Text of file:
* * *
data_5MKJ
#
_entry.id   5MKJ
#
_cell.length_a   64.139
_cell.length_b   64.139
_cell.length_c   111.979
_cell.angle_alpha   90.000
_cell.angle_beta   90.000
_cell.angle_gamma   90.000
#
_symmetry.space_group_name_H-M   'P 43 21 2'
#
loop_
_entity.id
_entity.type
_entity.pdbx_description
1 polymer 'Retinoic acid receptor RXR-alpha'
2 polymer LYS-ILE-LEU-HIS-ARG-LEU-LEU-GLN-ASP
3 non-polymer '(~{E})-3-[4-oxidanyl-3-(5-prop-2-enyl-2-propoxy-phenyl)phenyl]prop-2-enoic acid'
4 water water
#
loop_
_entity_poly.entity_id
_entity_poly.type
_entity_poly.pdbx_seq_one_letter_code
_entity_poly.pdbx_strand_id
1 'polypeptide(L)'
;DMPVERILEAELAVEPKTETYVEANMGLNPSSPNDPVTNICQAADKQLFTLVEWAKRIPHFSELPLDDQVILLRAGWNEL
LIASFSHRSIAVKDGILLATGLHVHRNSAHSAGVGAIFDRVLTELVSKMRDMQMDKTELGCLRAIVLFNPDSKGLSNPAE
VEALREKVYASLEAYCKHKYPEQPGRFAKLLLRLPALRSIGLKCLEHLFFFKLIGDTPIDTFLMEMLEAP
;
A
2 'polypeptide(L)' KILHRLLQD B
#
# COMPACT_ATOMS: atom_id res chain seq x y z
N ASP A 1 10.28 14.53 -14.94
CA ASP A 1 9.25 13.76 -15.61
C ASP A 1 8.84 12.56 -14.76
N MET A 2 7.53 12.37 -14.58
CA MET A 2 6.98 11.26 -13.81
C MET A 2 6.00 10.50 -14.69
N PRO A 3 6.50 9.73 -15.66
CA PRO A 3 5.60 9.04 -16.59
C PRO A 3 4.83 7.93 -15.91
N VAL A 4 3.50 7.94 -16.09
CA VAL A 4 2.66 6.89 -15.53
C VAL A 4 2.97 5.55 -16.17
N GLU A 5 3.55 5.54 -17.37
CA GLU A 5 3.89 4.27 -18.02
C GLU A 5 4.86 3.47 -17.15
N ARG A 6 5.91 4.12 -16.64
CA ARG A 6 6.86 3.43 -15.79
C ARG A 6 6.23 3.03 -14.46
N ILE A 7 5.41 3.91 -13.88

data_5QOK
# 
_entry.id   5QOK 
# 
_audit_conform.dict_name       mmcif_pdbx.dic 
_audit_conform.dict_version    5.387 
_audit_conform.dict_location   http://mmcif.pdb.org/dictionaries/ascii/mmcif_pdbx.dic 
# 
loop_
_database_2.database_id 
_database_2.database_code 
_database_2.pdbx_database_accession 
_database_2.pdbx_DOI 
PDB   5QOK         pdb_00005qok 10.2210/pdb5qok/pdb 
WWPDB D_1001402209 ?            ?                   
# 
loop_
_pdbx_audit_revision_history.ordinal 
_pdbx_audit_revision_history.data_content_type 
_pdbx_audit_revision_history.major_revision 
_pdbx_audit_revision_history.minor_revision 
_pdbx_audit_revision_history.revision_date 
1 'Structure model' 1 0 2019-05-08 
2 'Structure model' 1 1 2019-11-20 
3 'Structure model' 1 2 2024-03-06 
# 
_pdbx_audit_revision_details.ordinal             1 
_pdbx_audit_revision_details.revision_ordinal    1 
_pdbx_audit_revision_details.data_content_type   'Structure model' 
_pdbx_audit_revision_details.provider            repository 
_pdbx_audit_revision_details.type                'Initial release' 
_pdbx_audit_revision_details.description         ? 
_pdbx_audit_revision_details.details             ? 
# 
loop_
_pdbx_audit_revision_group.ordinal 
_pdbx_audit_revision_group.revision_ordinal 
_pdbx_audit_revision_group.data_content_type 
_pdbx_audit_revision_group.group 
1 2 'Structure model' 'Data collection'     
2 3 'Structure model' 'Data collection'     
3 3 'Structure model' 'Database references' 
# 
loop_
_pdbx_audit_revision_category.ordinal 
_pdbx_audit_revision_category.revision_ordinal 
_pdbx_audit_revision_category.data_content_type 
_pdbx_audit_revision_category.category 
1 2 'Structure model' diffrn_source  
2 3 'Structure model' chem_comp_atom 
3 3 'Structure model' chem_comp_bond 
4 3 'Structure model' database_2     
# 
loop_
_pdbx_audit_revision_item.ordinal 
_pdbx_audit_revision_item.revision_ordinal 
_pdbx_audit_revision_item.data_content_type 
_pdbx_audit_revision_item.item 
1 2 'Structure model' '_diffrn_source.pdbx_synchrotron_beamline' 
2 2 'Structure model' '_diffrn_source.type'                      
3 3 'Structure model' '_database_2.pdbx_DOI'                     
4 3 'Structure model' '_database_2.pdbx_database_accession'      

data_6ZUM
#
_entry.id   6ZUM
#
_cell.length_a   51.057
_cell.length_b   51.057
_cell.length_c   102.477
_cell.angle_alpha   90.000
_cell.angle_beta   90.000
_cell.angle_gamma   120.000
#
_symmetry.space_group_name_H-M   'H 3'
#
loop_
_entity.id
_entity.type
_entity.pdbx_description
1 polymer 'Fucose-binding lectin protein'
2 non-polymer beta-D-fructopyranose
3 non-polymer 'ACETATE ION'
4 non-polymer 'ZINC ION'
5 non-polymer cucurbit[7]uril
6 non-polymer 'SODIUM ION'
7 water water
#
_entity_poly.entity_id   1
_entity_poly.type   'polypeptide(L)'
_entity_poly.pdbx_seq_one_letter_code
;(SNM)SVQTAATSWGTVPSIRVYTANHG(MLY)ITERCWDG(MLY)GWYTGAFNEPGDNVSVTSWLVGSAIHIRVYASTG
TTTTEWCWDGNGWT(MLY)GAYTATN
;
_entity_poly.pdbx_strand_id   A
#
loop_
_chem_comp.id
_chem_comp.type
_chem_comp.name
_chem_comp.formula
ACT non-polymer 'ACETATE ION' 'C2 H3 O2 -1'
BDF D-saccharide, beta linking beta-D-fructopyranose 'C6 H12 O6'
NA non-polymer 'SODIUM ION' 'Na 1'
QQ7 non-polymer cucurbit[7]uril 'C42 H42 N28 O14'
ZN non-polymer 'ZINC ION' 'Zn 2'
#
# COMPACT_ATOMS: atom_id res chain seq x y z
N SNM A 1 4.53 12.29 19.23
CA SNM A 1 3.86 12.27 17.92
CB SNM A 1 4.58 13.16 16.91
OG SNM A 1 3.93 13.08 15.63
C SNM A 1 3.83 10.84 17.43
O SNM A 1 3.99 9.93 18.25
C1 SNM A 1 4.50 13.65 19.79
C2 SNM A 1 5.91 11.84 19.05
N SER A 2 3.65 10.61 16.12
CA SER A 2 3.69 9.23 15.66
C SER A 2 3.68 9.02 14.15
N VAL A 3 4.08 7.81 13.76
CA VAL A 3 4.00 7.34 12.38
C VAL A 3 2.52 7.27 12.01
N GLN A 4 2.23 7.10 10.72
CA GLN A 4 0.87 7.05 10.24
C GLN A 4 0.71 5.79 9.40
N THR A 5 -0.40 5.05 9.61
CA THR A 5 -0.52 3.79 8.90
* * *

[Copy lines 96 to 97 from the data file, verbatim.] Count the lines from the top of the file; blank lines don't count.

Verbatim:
2 3 'Structure model' 'Data collection'     
3 3 'Structure model' 'Database references' 